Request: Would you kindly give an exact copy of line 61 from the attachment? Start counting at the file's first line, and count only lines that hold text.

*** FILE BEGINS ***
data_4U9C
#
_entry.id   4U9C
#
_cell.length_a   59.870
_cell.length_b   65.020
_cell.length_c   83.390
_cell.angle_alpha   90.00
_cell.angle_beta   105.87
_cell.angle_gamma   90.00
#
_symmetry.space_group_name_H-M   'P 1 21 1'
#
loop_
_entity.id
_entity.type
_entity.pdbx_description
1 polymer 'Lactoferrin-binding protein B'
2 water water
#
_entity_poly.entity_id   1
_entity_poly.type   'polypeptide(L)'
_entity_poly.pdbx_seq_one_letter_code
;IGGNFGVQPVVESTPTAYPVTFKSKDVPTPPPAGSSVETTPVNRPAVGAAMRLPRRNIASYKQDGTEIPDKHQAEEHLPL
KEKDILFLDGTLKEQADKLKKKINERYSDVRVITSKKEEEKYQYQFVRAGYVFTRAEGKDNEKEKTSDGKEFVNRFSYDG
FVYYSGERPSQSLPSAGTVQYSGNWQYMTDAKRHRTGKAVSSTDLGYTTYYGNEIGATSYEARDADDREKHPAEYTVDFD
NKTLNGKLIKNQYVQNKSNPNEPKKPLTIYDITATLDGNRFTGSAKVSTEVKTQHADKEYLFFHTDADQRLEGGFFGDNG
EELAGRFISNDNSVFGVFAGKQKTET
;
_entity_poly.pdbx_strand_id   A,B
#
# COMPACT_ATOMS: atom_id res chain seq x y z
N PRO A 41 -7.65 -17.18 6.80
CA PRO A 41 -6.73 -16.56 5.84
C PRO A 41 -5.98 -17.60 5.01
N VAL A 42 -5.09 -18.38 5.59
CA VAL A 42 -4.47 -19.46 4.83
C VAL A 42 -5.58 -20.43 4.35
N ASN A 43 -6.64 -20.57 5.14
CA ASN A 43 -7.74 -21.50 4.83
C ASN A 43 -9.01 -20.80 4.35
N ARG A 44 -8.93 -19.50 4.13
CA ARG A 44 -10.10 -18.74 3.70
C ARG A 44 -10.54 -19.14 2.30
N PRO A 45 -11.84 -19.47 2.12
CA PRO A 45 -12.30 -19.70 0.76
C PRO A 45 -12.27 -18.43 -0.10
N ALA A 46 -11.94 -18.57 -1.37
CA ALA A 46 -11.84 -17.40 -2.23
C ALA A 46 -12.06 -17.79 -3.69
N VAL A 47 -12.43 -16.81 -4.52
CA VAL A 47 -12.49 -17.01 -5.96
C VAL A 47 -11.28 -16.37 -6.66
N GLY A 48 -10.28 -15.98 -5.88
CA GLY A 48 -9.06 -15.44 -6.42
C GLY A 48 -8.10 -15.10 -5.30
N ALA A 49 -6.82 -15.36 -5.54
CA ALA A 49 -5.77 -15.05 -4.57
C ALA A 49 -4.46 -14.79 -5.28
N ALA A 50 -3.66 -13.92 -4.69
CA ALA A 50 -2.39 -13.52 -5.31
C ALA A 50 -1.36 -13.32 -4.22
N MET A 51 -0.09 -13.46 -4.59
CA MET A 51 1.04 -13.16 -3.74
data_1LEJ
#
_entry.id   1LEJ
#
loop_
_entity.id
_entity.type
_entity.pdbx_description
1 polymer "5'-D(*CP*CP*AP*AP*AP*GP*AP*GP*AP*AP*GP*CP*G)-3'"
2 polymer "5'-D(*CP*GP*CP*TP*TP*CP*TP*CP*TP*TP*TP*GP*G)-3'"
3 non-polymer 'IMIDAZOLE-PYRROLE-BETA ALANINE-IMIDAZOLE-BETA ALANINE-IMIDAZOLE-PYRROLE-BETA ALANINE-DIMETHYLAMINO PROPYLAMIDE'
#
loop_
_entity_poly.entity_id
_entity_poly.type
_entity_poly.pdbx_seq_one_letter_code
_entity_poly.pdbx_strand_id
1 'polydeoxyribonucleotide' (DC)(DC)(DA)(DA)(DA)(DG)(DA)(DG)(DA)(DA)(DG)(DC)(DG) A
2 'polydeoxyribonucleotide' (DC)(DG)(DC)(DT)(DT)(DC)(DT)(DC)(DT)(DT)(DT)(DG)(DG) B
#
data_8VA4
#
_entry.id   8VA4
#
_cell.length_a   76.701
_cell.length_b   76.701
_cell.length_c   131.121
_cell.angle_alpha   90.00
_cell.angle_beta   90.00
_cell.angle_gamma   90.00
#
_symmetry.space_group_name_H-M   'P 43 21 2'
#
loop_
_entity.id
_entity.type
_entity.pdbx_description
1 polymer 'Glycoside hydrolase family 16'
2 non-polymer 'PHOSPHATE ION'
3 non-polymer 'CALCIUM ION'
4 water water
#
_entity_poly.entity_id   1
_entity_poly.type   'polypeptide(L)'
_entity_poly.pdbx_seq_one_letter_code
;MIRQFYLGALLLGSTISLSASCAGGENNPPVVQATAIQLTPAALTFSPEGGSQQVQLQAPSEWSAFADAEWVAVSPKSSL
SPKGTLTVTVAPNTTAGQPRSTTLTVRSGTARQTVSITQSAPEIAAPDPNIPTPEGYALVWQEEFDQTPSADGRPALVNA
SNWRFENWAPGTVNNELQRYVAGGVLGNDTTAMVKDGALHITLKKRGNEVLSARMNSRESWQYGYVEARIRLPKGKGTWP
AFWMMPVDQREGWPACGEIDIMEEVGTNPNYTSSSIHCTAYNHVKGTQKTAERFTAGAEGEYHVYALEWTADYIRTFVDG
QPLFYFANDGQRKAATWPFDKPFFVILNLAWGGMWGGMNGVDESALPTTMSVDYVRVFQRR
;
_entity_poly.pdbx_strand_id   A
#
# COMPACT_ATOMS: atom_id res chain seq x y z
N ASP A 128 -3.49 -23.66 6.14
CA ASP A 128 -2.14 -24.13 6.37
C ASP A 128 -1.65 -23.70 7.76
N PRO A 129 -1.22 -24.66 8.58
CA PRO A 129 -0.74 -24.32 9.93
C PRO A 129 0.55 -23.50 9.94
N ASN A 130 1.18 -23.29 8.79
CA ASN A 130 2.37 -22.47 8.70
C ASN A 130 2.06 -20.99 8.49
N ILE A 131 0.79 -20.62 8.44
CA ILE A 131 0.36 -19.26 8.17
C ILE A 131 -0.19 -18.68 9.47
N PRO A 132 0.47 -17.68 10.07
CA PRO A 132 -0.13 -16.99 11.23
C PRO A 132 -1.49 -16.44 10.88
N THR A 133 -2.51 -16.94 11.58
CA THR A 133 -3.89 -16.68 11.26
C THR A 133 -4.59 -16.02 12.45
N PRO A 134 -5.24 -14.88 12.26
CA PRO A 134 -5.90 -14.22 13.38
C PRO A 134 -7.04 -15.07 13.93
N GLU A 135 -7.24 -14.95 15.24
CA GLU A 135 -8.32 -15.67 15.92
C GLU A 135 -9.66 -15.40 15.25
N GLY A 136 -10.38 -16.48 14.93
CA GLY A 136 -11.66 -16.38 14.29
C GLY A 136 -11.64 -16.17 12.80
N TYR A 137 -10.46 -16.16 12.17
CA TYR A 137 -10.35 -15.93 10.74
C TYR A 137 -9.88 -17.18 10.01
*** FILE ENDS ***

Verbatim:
CA ALA A 50 -2.39 -13.52 -5.31